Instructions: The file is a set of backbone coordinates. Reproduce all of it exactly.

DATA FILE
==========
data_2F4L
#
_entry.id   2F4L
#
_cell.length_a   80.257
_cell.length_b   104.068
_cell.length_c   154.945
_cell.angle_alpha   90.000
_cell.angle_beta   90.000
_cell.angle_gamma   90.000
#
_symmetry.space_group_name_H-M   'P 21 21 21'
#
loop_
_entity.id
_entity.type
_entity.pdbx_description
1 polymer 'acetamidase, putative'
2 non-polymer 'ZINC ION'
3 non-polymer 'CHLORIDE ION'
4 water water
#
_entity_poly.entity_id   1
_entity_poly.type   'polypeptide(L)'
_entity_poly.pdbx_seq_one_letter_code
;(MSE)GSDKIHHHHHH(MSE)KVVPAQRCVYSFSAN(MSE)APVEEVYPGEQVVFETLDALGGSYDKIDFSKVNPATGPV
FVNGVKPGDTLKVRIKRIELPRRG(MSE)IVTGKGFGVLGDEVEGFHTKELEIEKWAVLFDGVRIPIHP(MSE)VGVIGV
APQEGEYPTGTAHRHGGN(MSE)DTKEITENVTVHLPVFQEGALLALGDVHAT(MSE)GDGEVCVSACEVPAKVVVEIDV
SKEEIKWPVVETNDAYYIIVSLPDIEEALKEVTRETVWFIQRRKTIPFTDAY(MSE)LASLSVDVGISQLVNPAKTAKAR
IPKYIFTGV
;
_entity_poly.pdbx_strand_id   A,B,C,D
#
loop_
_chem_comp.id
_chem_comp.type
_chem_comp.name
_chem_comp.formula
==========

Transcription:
data_2F4L
#
_entry.id   2F4L
#
_cell.length_a   80.257
_cell.length_b   104.068
_cell.length_c   154.945
_cell.angle_alpha   90.000
_cell.angle_beta   90.000
_cell.angle_gamma   90.000
#
_symmetry.space_group_name_H-M   'P 21 21 21'
#
loop_
_entity.id
_entity.type
_entity.pdbx_description
1 polymer 'acetamidase, putative'
2 non-polymer 'ZINC ION'
3 non-polymer 'CHLORIDE ION'
4 water water
#
_entity_poly.entity_id   1
_entity_poly.type   'polypeptide(L)'
_entity_poly.pdbx_seq_one_letter_code
;(MSE)GSDKIHHHHHH(MSE)KVVPAQRCVYSFSAN(MSE)APVEEVYPGEQVVFETLDALGGSYDKIDFSKVNPATGPV
FVNGVKPGDTLKVRIKRIELPRRG(MSE)IVTGKGFGVLGDEVEGFHTKELEIEKWAVLFDGVRIPIHP(MSE)VGVIGV
APQEGEYPTGTAHRHGGN(MSE)DTKEITENVTVHLPVFQEGALLALGDVHAT(MSE)GDGEVCVSACEVPAKVVVEIDV
SKEEIKWPVVETNDAYYIIVSLPDIEEALKEVTRETVWFIQRRKTIPFTDAY(MSE)LASLSVDVGISQLVNPAKTAKAR
IPKYIFTGV
;
_entity_poly.pdbx_strand_id   A,B,C,D
#
loop_
_chem_comp.id
_chem_comp.type
_chem_comp.name
_chem_comp.formula